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The emergence of low-cost micro satellites is a trend that I've been covering for several years. It has spawned a global surveillance arms race that has drawn interest from the usual military sources like GEOINT, DARPA and Lockheed Martin, as well as commercial interests such as DigitalGlobe and EarthNow, the latter of which received backing from Bill Gates.
The holy grail is, of course, to create a web of surveillance with the capability to access streaming HD video in real-time for any location on the planet.
Such activities worth looking at have been noted as "tracking illegal fishing, monitoring the weather and tracking natural migrations globally." Gizmodo noted a few other possibilities:
...watching hurricanes and typhoons as they evolve, detecting forest fires the moment they start, watching volcanoes the instant they start to erupt, assisting the media in telling stories from around the world, tracking large whales as they migrate, helping "smart cities" become more efficient, providing on-demand data about crop health, and observing conflict zones around the world.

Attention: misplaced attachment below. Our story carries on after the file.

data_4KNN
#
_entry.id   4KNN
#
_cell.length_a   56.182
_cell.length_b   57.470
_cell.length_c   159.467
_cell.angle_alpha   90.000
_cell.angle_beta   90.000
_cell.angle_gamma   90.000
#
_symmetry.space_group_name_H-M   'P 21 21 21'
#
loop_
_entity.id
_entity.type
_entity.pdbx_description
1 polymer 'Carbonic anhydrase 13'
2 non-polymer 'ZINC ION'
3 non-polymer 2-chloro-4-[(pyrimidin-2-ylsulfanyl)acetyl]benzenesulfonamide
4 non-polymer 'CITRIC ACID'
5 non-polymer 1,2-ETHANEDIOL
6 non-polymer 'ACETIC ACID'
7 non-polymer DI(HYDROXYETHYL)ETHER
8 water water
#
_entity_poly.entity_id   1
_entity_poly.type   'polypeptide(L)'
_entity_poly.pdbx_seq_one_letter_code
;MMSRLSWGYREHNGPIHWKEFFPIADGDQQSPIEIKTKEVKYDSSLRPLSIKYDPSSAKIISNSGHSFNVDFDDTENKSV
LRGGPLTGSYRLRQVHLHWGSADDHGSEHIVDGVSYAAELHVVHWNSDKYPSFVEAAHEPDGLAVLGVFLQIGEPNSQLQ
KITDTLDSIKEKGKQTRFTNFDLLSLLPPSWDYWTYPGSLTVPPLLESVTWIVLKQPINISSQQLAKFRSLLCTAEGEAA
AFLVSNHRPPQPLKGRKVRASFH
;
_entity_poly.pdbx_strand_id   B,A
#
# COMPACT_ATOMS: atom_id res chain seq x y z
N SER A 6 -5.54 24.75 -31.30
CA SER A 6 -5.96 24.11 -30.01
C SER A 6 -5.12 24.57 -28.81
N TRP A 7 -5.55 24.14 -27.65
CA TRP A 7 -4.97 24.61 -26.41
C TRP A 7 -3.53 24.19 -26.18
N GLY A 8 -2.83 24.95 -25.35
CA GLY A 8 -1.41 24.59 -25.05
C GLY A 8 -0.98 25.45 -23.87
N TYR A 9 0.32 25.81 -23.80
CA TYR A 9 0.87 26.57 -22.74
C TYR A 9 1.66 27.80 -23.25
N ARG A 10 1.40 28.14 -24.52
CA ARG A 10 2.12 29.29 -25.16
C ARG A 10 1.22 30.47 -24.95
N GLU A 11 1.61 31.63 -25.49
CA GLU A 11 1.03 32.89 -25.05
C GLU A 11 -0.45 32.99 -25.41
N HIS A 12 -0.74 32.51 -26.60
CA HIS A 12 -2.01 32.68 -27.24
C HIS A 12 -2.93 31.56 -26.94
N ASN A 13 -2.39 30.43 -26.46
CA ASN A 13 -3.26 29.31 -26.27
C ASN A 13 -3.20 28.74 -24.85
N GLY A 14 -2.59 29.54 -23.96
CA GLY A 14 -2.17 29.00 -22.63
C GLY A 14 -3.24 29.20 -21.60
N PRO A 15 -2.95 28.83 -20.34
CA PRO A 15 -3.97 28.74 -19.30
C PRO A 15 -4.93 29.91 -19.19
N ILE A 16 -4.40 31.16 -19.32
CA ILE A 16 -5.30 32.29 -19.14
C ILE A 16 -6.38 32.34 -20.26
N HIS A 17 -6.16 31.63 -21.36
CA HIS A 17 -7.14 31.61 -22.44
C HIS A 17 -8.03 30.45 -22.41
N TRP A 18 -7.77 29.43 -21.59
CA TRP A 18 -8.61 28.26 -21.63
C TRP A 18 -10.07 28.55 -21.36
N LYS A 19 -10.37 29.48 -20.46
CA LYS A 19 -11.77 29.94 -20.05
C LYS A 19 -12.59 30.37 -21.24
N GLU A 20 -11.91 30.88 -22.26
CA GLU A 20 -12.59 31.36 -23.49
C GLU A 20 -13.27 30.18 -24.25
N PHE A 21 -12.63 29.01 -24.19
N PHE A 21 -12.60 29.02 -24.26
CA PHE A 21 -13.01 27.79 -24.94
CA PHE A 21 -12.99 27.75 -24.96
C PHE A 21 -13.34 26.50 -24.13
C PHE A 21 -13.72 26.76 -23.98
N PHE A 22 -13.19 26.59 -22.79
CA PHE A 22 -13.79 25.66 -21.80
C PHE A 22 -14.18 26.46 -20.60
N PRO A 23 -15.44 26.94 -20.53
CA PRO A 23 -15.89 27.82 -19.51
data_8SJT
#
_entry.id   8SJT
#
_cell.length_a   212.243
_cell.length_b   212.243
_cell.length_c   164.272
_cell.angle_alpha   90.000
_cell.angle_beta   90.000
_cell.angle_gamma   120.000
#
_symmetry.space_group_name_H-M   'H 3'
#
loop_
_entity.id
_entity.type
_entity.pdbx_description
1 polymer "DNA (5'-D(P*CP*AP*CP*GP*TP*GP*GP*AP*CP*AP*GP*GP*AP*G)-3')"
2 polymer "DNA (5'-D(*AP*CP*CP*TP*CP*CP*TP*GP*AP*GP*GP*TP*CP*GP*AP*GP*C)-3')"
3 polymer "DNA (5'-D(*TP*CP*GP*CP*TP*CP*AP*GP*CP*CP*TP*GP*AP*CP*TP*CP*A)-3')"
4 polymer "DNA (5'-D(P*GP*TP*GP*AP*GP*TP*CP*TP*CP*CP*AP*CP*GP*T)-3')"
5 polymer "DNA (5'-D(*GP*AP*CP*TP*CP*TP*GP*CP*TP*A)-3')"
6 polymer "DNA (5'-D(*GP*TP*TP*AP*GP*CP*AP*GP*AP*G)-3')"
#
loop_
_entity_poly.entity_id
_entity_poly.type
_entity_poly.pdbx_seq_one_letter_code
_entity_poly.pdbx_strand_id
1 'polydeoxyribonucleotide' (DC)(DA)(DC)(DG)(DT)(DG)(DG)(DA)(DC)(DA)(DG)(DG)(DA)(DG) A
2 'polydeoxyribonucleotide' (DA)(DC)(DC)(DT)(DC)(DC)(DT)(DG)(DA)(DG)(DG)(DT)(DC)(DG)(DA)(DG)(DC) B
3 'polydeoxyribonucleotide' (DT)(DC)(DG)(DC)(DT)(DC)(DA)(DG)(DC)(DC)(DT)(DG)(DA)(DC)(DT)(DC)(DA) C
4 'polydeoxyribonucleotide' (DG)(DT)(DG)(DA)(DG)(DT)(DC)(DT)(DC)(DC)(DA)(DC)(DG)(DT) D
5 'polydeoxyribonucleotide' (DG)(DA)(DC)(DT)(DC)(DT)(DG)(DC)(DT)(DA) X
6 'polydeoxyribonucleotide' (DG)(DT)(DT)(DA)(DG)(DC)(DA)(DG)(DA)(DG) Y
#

Project developers at EarthNow have stated that they want to offer public access to this real-time data stream from their tablets and smartphones ... so that we can better appreciate our precious planet and its inhabitants, of course:
'We believe the ability to see and understand the Earth live and unfiltered will help all of us better appreciate and ultimately care for our one and only home.'
'We are excited by the prospect of giving everyone a stunningly beautiful real-time window on your world from space,' Mr Hannigan said.
'With EarthNow, we will all become virtual astronauts.'
However, the rapid development and deployment of this technology is beginning to raise questions about privacy that previously had only been asked by independent media.